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Southwest Airlines has big plans to grow at New York LaGuardia after it ends flights to Newark Liberty this fall.

The Dallas-based airline plans to add seats at LaGuardia (LGA) by shifting flights to its largest planes, the Boeing 737-800 and the 737 MAX 8, once the latter returns to the skies, Southwest CEO Gary Kelly said Thursday during the company’s quarterly earnings call.

By doing so, Southwest could grow its seats at LaGuardia by as much as 10% to 20% in coming years, added Kelly.

“[New York is] two relatively small operations today that we’ll consolidate into a much more efficient, and arguably larger, operation at LaGuardia,” he said.

Southwest will end flights to Newark (EWR) in November, citing poor economic performance and the ongoing MAX grounding.

Related: Southwest Has Suspended 13 Routes Since Grounding of Boeing 737 MAX

The carrier has just 35 slot pairs at capacity controlled LaGuardia. In aviation vernacular, a “slot pair” is the equivalent of one round-trip flight. So, with 35 slot pairs, Southwest is able to offer 35 daily round-trip flights at the airport.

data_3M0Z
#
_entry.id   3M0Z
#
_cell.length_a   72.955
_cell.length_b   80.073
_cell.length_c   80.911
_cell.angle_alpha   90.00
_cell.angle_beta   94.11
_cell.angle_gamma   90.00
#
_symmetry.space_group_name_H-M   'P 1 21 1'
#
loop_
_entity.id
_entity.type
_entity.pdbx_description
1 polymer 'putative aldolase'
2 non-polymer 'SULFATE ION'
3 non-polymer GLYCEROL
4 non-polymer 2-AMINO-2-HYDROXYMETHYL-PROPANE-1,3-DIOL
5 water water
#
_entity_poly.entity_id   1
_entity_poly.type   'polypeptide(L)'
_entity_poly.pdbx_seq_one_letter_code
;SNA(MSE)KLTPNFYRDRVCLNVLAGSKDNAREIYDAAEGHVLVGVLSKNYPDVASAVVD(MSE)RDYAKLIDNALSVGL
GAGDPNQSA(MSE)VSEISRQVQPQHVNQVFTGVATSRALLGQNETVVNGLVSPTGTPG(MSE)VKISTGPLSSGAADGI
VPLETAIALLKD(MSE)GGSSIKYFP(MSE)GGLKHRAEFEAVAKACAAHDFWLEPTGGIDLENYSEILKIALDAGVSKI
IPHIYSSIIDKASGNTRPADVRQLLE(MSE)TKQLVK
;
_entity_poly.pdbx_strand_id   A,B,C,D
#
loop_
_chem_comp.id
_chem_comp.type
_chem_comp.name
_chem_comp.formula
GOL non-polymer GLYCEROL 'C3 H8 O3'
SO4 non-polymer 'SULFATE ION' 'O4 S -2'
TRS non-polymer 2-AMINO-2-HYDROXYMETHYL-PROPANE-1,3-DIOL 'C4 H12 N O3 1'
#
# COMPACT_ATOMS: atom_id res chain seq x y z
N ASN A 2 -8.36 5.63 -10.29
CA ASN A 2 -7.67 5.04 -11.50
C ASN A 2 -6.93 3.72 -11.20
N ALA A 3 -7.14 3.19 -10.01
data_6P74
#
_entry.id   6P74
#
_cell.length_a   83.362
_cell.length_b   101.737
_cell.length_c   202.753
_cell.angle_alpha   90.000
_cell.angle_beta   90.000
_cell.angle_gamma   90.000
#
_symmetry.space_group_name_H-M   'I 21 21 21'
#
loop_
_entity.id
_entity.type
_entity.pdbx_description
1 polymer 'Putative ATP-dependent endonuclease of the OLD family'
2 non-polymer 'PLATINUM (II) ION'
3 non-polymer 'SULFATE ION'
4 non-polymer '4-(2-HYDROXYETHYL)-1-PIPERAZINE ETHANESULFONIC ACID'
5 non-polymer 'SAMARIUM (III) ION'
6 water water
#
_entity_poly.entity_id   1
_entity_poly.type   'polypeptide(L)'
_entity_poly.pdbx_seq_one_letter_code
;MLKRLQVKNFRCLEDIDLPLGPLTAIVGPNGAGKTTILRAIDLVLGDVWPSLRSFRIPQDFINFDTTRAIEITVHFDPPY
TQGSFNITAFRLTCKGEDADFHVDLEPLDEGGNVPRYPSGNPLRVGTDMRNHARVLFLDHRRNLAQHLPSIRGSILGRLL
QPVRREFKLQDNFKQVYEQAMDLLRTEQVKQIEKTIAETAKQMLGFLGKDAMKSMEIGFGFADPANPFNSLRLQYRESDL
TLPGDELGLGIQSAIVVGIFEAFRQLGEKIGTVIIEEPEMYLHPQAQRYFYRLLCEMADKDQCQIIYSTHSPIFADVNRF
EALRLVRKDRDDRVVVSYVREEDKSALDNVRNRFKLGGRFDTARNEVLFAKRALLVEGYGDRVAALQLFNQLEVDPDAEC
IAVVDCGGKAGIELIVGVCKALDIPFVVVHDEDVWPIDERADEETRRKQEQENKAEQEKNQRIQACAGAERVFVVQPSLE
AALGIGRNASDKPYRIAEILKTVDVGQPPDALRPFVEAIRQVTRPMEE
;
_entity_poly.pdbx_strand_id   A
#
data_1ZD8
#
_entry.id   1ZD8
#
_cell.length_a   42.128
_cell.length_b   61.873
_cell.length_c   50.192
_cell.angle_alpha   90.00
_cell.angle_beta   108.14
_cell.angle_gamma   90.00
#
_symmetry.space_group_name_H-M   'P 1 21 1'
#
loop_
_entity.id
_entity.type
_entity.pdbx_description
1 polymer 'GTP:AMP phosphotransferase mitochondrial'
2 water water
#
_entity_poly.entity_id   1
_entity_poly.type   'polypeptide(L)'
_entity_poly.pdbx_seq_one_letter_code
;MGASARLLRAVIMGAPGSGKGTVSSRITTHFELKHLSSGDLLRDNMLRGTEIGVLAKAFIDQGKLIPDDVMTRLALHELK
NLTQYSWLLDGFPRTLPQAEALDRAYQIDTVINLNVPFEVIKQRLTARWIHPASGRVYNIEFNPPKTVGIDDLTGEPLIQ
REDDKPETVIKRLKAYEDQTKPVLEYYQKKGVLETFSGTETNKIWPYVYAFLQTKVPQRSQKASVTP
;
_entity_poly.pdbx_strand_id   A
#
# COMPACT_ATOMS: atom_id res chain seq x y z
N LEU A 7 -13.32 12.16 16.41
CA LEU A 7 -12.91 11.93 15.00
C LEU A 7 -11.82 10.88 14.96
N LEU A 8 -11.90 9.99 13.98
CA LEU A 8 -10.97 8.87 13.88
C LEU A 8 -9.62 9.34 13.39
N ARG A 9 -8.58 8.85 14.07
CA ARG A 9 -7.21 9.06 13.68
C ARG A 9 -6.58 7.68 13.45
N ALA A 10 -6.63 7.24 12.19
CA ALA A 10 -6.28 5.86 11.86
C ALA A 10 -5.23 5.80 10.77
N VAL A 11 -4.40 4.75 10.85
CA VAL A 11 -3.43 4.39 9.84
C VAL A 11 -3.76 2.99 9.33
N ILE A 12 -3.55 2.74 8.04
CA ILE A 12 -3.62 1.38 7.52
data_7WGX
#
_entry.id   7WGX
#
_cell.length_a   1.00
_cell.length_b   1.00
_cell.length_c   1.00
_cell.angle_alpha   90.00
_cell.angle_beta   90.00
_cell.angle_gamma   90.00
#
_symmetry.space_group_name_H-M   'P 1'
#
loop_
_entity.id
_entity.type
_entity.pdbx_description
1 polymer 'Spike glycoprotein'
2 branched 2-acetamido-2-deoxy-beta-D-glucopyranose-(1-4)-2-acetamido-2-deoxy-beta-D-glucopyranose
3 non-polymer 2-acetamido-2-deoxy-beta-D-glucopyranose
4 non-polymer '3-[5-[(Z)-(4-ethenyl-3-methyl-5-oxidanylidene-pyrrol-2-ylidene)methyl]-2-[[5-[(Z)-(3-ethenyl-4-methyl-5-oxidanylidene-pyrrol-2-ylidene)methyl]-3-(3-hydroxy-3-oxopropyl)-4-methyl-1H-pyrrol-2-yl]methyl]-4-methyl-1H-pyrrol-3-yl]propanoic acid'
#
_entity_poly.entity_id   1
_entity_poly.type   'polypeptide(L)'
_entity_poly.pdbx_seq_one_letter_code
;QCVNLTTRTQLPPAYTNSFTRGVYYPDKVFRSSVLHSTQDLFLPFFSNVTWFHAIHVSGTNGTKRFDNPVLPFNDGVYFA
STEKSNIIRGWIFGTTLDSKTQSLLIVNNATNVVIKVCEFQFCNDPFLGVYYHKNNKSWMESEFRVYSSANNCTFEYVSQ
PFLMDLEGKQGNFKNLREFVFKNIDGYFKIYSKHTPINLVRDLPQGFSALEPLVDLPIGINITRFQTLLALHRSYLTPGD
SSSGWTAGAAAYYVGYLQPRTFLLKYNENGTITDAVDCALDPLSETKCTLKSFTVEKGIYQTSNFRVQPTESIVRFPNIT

But while the slots limit Southwest’s ability to add flights at the airport, they do not dictate what aircraft it operates on those flights.

In July, the vast majority of Southwest’s flights to LaGuardia – more than 96% – were scheduled on the 737-700, according to Diio by Cirium schedules. The balance were flown with 737-800 aircraft.

The airline outfits its 737-800s with 175 seats, 32 more than on its 737-700s, its website shows.

Related: The Best Southwest Airlines Credit Card for Family Travelers

Southwest would need to shift about 45% of its LaGuardia flights to the 737-800, with the larger aircraft operating about half of its schedule at the airport, to grow seats by 10% as Kelly said.

Even with a 20% increase in seats, Southwest will be smaller in New York without its Newark flights. The carrier would need to grow seats at LaGuardia by more than 43% to replace all of its Newark capacity, Diio schedules show.

Southwest was one of the first airlines to move into the new Eastern Concourse in Terminal B at LaGuardia in December. The facility is larger than the 1960s-era concourses it replaces, which allows airlines to operate larger aircraft to the airport.

Featured image by Robert Alexander/Getty Images.

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